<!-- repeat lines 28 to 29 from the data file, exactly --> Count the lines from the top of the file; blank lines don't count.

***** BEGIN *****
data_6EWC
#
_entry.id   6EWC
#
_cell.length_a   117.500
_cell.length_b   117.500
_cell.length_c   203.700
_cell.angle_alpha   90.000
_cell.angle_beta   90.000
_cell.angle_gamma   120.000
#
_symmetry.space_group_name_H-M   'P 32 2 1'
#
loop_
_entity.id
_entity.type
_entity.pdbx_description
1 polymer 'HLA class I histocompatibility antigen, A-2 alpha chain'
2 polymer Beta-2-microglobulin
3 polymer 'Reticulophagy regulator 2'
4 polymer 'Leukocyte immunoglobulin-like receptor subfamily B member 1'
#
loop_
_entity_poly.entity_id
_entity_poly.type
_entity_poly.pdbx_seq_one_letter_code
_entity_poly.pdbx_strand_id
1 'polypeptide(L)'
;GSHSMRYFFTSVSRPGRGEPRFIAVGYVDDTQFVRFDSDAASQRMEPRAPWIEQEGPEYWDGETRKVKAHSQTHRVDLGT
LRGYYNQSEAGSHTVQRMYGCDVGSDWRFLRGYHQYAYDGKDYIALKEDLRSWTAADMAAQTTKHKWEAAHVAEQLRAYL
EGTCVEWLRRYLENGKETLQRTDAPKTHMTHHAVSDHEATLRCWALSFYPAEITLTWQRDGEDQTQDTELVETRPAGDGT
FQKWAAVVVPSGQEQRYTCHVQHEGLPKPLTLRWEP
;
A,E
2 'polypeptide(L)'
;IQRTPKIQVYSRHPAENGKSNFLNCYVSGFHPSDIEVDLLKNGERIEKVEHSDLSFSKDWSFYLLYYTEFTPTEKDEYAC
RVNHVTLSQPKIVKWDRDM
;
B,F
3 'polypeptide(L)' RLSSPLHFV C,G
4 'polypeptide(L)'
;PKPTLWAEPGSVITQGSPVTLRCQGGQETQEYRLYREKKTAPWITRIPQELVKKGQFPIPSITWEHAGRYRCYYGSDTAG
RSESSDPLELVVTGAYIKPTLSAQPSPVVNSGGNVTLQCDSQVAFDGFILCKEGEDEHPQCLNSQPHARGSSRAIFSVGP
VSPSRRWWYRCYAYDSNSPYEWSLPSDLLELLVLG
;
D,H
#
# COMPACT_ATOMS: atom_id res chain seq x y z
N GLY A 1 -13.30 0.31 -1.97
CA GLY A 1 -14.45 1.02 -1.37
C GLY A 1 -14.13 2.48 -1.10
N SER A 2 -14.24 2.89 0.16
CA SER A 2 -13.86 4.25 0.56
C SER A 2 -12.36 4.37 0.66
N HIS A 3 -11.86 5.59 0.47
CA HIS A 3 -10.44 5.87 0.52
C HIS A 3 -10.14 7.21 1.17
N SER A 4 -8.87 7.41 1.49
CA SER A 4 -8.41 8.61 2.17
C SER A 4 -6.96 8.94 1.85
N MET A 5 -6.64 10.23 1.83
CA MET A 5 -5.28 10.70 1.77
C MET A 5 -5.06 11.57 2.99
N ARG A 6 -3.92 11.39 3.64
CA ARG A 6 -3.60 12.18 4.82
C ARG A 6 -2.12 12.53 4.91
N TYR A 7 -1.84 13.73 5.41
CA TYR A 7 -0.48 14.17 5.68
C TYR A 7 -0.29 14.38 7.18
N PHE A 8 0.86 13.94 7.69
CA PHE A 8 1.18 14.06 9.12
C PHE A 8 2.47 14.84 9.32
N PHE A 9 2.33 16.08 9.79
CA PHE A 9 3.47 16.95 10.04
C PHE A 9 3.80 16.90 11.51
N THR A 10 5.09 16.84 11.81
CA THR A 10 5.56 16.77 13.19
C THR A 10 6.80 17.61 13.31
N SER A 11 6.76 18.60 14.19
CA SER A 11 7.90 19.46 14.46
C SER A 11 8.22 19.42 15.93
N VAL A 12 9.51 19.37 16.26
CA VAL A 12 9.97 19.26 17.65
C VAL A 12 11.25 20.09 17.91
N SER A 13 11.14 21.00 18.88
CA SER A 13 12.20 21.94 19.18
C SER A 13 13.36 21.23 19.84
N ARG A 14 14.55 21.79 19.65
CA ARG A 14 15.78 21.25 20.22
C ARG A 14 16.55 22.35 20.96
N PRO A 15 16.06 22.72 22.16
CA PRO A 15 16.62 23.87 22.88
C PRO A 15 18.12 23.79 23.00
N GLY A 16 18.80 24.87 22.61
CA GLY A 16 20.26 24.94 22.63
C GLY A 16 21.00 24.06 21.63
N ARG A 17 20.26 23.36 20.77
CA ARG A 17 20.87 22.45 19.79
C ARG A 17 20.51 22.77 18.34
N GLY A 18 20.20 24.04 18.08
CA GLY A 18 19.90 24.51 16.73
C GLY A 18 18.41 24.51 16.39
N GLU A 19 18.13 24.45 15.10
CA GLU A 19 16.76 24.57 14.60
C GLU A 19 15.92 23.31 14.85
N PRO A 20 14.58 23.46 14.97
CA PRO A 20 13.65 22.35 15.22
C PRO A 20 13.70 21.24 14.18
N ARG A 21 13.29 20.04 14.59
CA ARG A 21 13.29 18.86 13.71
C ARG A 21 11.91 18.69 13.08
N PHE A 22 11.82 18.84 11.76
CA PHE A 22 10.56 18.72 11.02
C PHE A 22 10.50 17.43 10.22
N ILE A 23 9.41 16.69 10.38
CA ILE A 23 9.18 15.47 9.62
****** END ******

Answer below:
1 'polypeptide(L)'
;GSHSMRYFFTSVSRPGRGEPRFIAVGYVDDTQFVRFDSDAASQRMEPRAPWIEQEGPEYWDGETRKVKAHSQTHRVDLGT